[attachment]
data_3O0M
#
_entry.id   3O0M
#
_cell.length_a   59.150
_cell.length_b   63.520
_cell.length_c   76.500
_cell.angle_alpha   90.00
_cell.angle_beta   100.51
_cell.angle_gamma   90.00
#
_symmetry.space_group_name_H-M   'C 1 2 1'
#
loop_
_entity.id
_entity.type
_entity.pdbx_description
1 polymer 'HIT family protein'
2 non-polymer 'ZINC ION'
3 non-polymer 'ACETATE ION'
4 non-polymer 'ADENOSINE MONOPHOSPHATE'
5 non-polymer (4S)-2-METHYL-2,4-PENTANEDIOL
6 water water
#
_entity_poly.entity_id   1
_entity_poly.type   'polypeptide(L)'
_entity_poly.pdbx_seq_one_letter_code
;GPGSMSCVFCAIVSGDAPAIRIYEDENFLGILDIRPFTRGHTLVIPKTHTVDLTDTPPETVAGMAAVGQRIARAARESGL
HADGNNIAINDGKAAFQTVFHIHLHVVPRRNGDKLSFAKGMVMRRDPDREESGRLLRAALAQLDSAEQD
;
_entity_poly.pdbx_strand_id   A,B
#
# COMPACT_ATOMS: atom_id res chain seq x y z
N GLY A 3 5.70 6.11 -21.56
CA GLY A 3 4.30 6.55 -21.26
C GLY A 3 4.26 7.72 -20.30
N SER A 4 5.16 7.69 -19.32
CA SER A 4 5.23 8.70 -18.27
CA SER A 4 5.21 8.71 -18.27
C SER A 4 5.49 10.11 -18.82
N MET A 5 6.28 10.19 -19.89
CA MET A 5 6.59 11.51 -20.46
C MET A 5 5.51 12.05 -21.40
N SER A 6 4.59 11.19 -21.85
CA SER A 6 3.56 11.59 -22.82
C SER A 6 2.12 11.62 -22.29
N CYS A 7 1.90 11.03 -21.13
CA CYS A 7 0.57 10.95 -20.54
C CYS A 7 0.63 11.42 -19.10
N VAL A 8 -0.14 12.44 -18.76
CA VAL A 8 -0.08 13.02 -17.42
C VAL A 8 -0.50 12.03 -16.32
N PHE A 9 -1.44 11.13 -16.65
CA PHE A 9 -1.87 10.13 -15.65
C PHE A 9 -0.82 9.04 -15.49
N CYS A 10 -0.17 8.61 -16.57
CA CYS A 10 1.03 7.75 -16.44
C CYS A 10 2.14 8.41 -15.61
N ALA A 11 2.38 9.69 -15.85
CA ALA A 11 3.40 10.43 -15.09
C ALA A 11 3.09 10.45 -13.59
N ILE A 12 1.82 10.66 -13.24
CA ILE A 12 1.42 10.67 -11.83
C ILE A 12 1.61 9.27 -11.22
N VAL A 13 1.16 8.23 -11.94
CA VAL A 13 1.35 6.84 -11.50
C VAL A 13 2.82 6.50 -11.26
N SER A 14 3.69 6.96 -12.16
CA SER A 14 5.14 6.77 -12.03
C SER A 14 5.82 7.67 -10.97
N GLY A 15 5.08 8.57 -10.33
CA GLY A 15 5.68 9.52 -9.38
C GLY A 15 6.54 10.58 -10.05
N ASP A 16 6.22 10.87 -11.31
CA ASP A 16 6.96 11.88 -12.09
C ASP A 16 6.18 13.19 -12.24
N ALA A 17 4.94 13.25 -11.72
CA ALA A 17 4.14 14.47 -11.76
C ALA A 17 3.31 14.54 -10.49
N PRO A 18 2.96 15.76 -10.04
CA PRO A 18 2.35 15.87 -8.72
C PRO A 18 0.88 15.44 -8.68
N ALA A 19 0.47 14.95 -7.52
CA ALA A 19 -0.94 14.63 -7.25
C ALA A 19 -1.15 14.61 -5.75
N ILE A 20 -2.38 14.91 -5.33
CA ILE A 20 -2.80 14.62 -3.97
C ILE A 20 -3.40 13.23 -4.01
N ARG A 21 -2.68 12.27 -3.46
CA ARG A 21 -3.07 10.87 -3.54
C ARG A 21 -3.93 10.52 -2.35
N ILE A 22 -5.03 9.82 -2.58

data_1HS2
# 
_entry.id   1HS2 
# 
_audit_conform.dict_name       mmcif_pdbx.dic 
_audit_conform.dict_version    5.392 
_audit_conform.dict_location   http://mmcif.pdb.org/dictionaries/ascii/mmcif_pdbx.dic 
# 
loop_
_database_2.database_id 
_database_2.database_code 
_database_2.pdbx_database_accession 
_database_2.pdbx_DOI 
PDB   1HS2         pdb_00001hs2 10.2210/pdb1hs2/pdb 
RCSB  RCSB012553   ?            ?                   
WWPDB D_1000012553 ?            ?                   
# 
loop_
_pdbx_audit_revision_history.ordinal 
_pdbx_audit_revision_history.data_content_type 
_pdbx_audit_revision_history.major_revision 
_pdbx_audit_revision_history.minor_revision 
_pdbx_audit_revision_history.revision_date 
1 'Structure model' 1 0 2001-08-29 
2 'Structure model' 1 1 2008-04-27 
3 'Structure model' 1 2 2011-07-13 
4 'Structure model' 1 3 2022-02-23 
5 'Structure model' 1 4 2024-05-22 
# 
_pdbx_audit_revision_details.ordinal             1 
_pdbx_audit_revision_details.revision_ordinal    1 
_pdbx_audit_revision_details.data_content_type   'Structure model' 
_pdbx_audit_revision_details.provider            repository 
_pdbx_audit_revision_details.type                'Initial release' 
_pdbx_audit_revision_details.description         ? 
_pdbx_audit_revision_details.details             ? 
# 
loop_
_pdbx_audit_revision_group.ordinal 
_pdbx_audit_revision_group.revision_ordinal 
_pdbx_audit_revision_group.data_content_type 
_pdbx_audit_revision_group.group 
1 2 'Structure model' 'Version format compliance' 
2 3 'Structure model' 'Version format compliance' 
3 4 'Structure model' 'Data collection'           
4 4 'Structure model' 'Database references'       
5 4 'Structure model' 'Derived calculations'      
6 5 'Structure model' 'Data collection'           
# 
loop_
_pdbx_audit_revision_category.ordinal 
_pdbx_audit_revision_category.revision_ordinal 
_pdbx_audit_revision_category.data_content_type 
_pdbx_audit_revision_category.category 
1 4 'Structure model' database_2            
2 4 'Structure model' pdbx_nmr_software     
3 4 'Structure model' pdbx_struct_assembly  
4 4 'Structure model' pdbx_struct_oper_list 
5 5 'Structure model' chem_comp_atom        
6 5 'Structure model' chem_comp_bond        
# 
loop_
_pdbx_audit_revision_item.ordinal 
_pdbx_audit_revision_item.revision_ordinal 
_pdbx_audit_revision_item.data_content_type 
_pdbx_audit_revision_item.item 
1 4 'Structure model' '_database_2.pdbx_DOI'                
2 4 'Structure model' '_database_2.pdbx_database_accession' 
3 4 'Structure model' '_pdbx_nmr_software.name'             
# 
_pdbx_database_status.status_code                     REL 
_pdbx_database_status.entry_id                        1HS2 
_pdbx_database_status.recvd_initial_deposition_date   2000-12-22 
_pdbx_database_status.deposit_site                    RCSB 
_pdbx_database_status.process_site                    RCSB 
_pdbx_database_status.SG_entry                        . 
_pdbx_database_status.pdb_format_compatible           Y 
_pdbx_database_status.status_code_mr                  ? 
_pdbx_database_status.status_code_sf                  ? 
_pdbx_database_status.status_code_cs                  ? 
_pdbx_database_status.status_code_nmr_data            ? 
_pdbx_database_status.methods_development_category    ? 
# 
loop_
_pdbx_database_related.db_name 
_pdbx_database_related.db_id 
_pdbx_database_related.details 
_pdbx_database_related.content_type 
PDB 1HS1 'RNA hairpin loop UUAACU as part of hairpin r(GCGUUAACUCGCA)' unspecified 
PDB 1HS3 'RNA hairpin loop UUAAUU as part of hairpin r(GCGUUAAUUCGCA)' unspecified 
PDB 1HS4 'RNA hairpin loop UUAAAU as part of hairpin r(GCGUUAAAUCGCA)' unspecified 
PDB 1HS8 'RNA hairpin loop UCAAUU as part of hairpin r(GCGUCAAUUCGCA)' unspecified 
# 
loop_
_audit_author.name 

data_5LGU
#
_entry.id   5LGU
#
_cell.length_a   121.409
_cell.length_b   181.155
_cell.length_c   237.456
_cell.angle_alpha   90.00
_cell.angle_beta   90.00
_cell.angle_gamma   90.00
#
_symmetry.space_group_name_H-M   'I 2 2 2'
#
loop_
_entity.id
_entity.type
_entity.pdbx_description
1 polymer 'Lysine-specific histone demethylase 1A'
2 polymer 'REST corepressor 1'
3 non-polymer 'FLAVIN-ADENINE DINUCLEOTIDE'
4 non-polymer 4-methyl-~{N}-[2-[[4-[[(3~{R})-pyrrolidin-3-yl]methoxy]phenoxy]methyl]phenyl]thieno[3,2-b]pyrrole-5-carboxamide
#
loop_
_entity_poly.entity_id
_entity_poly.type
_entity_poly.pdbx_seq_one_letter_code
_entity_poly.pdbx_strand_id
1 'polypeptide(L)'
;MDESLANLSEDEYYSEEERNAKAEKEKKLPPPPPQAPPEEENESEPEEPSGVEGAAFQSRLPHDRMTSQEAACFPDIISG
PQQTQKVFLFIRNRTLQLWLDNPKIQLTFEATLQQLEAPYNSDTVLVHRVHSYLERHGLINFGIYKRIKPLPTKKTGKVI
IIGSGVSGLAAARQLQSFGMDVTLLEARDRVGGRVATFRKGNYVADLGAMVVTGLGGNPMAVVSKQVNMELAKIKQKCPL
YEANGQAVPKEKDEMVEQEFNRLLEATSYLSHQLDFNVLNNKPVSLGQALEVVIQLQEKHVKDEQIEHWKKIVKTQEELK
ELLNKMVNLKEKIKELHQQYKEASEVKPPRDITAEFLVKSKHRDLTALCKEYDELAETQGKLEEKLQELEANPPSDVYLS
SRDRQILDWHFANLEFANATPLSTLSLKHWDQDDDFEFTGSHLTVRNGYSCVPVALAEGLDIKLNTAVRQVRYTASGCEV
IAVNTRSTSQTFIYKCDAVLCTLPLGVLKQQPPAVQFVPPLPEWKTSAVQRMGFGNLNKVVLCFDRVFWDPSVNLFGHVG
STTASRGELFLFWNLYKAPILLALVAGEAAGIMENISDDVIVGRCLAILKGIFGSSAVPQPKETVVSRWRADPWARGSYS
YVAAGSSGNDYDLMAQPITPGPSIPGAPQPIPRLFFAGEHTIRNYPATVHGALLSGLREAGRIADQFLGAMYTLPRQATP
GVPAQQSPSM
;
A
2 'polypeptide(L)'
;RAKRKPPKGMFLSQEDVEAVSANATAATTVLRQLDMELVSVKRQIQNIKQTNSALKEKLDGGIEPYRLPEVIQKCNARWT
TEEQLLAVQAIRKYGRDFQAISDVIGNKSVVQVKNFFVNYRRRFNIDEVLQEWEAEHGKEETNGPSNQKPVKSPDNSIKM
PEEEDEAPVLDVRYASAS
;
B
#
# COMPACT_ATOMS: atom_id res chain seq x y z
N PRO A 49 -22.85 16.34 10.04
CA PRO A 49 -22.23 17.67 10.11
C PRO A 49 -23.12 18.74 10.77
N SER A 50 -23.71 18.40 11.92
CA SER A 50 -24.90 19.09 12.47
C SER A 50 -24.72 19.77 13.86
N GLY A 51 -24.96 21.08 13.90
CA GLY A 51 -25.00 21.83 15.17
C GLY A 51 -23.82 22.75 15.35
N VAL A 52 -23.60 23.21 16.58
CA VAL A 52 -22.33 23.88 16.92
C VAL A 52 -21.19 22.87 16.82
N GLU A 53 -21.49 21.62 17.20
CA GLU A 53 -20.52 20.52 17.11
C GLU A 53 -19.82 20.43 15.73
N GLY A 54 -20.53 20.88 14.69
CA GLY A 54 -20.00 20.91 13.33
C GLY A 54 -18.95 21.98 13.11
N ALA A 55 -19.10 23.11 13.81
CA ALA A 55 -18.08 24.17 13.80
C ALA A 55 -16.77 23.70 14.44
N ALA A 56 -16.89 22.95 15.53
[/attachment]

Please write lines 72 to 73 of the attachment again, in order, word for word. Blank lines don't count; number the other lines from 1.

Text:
CA GLY A 15 5.68 9.52 -9.38
C GLY A 15 6.54 10.58 -10.05